This is a special place and I have been here many times. It is not the most popular temple mainly because it is away from the main tourist area and the opposite side of the town from the Daibutsu / Big Buddha and Hasedera.
This is a working temple and they have zazen sessions here every Sunday morning. As a zen temple it has the simple style that we (Westerners?) expect from a Japanese temple. One the last day I visited I walked up the gentle slopping path to the entrance and could hear sutra chanting. It was not, as I expected, monks doing their duty but a father teaching his two young daughters how to pray in front of the altar. An ordinary working man in construction workers clothes with two little girls in the their 'Sunday' best.
This part of the temple is free but you have to pay to enter the bamboo garden - if you do not see the garden you are missing something truly special. The bamboo are mature and massive. You walk through the cool green (and I would love to see this in the snow) towards the sound of a waterfall. This is where the hermit who founded the temple hid from the busyness of Kamakura.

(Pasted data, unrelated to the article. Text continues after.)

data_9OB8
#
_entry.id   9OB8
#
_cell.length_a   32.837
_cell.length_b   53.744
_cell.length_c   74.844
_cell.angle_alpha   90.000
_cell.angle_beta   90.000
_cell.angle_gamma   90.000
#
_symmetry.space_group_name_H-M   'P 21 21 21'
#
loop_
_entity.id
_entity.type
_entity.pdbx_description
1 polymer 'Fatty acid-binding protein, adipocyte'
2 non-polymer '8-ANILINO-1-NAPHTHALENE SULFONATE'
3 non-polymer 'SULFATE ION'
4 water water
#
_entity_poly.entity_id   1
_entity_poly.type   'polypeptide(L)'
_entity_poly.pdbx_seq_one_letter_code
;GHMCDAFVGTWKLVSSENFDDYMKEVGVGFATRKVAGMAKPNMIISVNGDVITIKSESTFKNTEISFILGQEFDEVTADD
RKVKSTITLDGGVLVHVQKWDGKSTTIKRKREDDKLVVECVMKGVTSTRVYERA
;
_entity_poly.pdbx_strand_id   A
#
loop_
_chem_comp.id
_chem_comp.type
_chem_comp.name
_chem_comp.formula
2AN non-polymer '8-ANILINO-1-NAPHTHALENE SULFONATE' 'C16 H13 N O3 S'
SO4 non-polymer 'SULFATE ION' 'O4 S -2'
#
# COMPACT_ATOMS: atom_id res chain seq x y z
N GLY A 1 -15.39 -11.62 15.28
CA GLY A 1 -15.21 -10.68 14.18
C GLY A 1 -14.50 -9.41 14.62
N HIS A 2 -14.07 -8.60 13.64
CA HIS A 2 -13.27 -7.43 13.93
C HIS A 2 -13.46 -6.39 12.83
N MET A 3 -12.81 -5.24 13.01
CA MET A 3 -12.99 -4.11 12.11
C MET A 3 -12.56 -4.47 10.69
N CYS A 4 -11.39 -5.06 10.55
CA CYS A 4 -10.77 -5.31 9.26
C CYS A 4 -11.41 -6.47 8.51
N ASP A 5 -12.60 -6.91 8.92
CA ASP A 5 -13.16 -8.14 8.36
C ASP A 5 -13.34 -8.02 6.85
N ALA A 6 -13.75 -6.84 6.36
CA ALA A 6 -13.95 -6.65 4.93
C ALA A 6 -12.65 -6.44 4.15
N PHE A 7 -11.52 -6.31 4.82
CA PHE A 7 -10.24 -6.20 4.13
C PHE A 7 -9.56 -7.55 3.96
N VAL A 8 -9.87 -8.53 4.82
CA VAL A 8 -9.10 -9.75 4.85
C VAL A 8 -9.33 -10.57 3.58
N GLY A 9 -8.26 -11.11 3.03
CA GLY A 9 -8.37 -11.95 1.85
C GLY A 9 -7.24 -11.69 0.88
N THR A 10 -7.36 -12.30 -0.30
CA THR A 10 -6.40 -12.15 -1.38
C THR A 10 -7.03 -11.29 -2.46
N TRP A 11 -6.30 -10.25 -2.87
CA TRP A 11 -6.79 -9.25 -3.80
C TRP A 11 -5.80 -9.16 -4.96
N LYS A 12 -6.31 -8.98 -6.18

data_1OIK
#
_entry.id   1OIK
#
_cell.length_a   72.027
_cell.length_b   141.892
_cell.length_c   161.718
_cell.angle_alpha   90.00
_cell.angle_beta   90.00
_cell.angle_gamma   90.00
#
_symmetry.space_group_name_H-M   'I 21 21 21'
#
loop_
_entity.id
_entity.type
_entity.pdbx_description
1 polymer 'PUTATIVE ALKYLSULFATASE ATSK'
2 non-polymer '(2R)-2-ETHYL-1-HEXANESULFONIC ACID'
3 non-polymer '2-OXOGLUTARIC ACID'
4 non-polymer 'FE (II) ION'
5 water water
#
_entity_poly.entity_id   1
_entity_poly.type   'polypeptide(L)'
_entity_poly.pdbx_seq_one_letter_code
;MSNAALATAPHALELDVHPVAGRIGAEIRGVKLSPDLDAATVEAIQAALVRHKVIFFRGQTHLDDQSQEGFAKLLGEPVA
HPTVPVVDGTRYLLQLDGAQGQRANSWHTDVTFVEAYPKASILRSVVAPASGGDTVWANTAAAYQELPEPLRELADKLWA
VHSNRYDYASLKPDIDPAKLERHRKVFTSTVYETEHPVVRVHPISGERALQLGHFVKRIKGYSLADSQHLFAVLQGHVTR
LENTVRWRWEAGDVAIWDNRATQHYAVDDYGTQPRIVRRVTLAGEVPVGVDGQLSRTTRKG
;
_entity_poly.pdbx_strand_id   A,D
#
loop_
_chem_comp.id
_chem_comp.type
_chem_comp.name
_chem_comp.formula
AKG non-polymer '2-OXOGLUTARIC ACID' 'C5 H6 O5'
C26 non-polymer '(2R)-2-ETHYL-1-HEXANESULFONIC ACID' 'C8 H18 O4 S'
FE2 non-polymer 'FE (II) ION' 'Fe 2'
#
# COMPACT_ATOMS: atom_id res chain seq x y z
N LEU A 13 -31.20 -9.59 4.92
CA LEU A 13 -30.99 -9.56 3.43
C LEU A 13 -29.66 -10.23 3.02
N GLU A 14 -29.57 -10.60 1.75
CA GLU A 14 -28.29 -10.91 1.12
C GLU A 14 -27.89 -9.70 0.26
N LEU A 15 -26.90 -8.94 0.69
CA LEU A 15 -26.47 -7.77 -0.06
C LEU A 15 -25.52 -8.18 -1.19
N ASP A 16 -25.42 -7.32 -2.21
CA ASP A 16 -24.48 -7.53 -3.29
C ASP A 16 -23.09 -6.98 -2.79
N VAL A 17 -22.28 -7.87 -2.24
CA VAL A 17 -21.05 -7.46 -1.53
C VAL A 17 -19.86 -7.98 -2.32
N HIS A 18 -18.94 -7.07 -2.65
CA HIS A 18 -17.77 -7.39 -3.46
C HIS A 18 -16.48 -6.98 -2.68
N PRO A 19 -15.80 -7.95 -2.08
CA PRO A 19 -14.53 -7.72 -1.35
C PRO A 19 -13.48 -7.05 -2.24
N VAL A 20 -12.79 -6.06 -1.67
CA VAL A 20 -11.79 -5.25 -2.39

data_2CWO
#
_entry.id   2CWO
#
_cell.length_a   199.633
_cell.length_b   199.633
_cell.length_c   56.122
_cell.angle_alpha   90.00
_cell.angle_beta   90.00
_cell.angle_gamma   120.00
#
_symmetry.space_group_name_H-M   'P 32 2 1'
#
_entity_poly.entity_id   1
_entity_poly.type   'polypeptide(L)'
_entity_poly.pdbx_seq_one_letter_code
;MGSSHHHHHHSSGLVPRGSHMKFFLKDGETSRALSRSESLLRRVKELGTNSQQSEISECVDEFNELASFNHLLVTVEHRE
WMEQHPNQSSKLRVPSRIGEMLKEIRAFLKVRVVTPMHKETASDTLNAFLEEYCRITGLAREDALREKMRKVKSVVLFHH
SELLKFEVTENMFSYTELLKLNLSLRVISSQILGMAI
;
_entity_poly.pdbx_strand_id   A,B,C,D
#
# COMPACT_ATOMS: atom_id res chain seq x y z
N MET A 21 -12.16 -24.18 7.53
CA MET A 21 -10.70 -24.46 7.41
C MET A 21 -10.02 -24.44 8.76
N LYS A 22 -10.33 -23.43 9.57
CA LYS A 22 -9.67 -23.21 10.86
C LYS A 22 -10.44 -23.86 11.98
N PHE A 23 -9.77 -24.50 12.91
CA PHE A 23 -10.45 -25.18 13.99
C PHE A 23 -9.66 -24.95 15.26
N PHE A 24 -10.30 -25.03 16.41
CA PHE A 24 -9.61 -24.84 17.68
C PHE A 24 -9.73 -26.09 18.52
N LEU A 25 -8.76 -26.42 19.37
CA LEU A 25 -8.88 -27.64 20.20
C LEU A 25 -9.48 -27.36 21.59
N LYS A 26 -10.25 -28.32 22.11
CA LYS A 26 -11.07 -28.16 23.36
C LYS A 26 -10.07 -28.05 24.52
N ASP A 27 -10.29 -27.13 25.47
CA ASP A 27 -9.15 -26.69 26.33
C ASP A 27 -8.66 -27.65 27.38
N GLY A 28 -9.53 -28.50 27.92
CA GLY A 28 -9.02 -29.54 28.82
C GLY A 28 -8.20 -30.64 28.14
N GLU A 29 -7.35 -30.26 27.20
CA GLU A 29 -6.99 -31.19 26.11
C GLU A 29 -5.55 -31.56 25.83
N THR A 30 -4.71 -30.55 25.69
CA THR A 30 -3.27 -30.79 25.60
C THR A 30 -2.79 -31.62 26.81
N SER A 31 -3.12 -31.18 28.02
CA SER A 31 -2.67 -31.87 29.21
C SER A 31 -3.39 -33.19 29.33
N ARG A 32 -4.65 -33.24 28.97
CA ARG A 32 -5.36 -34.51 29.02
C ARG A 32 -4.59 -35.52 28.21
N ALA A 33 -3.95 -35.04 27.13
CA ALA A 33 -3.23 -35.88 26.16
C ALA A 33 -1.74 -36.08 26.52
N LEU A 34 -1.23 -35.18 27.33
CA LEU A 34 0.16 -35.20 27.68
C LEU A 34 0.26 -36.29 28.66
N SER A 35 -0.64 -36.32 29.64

There is place here to sip green tea and watch the water fall and garden. This is not a tea ceremony experience but the tea is included in the entrance price, you hand over your ticket and they will give you a number. When you tea and sweets are ready they will call your number in Japanese. Sip and soak in the peace.
(I have said there is wheel chair access - there is for the main temple but there is a very small set of steps to get up into the garden.)
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